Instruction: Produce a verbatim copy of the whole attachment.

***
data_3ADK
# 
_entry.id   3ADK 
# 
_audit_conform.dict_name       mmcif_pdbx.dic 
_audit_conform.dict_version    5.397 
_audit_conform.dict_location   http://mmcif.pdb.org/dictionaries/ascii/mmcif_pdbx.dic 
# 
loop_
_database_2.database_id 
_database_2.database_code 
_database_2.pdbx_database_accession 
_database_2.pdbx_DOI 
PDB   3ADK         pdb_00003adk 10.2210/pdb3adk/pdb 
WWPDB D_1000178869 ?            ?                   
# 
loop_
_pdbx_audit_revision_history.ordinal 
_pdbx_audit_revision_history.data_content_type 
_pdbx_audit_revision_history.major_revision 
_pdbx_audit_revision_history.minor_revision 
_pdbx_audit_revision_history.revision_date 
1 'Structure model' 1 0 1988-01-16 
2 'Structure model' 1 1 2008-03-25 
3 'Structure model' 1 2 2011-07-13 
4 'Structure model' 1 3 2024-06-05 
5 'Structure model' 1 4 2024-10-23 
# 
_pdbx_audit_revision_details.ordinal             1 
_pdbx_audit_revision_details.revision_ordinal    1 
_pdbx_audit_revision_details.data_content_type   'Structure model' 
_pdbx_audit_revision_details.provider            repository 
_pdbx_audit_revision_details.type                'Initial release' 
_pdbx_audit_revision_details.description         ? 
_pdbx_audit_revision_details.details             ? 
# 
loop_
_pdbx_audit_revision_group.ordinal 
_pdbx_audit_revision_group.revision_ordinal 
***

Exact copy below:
data_3ADK
# 
_entry.id   3ADK 
# 
_audit_conform.dict_name       mmcif_pdbx.dic 
_audit_conform.dict_version    5.397 
_audit_conform.dict_location   http://mmcif.pdb.org/dictionaries/ascii/mmcif_pdbx.dic 
# 
loop_
_database_2.database_id 
_database_2.database_code 
_database_2.pdbx_database_accession 
_database_2.pdbx_DOI 
PDB   3ADK         pdb_00003adk 10.2210/pdb3adk/pdb 
WWPDB D_1000178869 ?            ?                   
# 
loop_
_pdbx_audit_revision_history.ordinal 
_pdbx_audit_revision_history.data_content_type 
_pdbx_audit_revision_history.major_revision 
_pdbx_audit_revision_history.minor_revision 
_pdbx_audit_revision_history.revision_date 
1 'Structure model' 1 0 1988-01-16 
2 'Structure model' 1 1 2008-03-25 
3 'Structure model' 1 2 2011-07-13 
4 'Structure model' 1 3 2024-06-05 
5 'Structure model' 1 4 2024-10-23 
# 
_pdbx_audit_revision_details.ordinal             1 
_pdbx_audit_revision_details.revision_ordinal    1 
_pdbx_audit_revision_details.data_content_type   'Structure model' 
_pdbx_audit_revision_details.provider            repository 
_pdbx_audit_revision_details.type                'Initial release' 
_pdbx_audit_revision_details.description         ? 
_pdbx_audit_revision_details.details             ? 
# 
loop_
_pdbx_audit_revision_group.ordinal 
_pdbx_audit_revision_group.revision_ordinal 